By Ken Reed
Despite the idealism inherent in the Olympic creed (“The most important thing in the Olympic Games is not to win but to take part, just as the most important thing in life is not the triumph but the struggle. The essential thing is not to have conquered but to have fought well.”), the modern Olympic Games have always been a delicate dance between political actions and athletic accomplishments. As long as athletes wear the colors and names of their countries, national anthems are played for the winners, and Big Media is involved, it will remain that way.
The Rio Olympics certainly weren’t an exception. Jennifer Hassan and Tiffany Harness of The Washington Post did a nice job capturing and summarizing some of the top political moments from this summer’s Olympic Games. Some were highly publicized and others were of the obscure variety.
The article lists 11 political incidents. A couple that stood out for me: 1) American fencer Ibtihaj Muhammad, who won a medal wearing a hijab, had this to say to Republican presidential candidate Donald Trump:
“I don’t have another home to go to. My family was born here. I was born here. I’ve grown up in Jersey. All my family’s from Jersey. It’s like, well, where do we go?”
2) In a courageous move, Ethiopian runner Feyisa Lilesa won the men’s marathon with his arms crossed above his head, a defiant gesture intended to protest his government’s brutal treatment of the Oromo tribe. The Ethiopian government has killed hundreds of Oromos and plans to reallocate Oromo land.
“If I go back to Ethiopia, maybe they will kill me,” Lilesa said. “If not kill me, they will put me in prison. I have not decided yet, but maybe I will move to another country.”
— Ken Reed, Sports Policy Director, League of Fans
Sports Forum Podcast
Episode #13 – League of Fans’ Sports Forum podcast: A Conversation With Long-Time MLB Exec Dan Evans About What’s Right With Baseball and What Could Be Better – Evans is a former general manager for the Los Angeles Dodgers and is currently a consultant for Go the Distance Baseball, which owns the Field of Dreams movie site. We discuss his experience at the MLB game at Field of Dreams; his thoughts on the appeal of the Field of Dreams, and baseball in general.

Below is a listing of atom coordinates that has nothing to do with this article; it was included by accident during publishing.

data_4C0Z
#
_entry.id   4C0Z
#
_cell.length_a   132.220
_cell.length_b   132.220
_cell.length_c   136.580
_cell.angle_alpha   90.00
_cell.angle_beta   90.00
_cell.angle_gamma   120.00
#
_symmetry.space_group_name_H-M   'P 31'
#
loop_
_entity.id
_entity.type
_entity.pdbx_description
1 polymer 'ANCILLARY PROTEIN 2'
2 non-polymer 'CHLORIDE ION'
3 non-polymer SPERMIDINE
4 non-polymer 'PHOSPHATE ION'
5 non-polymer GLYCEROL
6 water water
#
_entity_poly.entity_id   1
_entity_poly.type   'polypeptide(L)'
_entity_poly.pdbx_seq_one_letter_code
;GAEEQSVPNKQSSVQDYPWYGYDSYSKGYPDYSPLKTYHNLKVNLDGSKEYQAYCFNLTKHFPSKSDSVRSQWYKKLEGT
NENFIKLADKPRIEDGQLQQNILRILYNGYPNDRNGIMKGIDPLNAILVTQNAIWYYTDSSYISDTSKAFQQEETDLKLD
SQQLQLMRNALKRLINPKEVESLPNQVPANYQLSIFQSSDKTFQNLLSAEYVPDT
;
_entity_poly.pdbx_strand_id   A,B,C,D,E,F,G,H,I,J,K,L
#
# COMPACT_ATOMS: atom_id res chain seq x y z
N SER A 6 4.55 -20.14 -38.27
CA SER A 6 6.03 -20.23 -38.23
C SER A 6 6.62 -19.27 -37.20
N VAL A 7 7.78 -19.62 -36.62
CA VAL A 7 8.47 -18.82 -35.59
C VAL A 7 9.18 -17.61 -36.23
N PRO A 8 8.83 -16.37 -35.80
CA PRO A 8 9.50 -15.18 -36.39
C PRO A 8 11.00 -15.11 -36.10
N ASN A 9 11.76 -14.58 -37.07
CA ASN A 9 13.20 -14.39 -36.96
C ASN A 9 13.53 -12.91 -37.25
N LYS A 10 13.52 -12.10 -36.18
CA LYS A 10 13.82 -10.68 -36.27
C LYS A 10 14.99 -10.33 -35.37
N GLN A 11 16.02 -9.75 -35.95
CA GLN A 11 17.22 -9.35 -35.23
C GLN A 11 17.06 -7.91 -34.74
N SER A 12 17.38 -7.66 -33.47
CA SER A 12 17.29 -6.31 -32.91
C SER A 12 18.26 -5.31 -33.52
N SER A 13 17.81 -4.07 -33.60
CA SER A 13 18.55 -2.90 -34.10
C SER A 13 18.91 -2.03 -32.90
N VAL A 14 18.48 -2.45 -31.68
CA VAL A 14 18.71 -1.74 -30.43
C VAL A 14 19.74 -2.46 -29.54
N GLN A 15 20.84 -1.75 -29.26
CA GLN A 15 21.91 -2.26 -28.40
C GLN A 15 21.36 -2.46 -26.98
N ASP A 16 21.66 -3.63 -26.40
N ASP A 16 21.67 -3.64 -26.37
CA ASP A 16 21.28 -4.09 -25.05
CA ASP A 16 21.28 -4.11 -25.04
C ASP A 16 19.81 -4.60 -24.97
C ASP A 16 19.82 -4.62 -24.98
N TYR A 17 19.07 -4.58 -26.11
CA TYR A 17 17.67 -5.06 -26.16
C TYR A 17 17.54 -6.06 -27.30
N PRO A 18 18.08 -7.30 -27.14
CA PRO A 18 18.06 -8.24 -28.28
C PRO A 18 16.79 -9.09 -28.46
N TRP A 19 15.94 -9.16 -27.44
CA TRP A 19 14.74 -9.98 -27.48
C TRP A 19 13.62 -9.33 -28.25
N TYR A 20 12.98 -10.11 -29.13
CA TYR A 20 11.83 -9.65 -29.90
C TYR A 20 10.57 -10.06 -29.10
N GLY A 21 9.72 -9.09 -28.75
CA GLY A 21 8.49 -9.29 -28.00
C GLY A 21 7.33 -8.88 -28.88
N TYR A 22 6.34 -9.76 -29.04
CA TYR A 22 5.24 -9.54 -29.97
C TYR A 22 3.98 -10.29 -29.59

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Episode #12 – League of Fans’ Sports Forum podcast: A Fun Chat With Dan Gutman, Author of the Baseball Card Adventure Series for Kids
Episode #11 – League of Fans’ Sports Forum podcast: The Latest on Brain Trauma, Concussions and CTE with Dr. Chris Nowinski – Nowinski is CEO of the Concussion Legacy Foundation.
Episode #10 – League of Fans’ Sports Forum podcast: An Issues Discussion With Paul Dolan – Dolan is the Cleveland Indians Owner and CEO.
Episode #9 – League of Fans’ Sports Forum podcast: Talking Sports Issues With Ralph Nader – Nader is a consumer advocate and was named one of the “100 Most Influential Americans of the 20th Century” by Time magazine. He is the founder of League of Fans.
Episode #8 – League of Fans’ Sports Forum podcast: How Can We Save College Sports From Overcommercialization and Professionalization? – The guest is Dr. David Ridpath, a sports business professor and past president of the Drake Group
Media"How We Can Save Sports" author Ken Reed appears on Fox & Friends to explain how there's "too much adult in youth sports."
Ken Reed appears on Mornings with Gail from KFKA Radio in Colorado to discuss bad parenting in youth athletics.
“Should College Athletes Be Paid?” Ken Reed on The Morning Show from Wisconsin Public Radio
Ken Reed appears on KGNU Community Radio in Colorado (at 02:30) to discuss equality in sports and Title IX.
Ken Reed appears on the Ralph Nader Radio Hour (at 38:35) to discuss his book The Sports Reformers: Working to Make the World of Sports a Better Place, and to talk about some current sports issues.
Sports & Torts – Ken Reed, Sports Policy Director, League of Fans – at the American Museum of Tort Law
League of Fans is a sports reform project founded by Ralph Nader to fight for the higher principles of justice, fair play, equal opportunity and civil rights in sports; and to encourage safety and civic responsibility in sports industry and culture.
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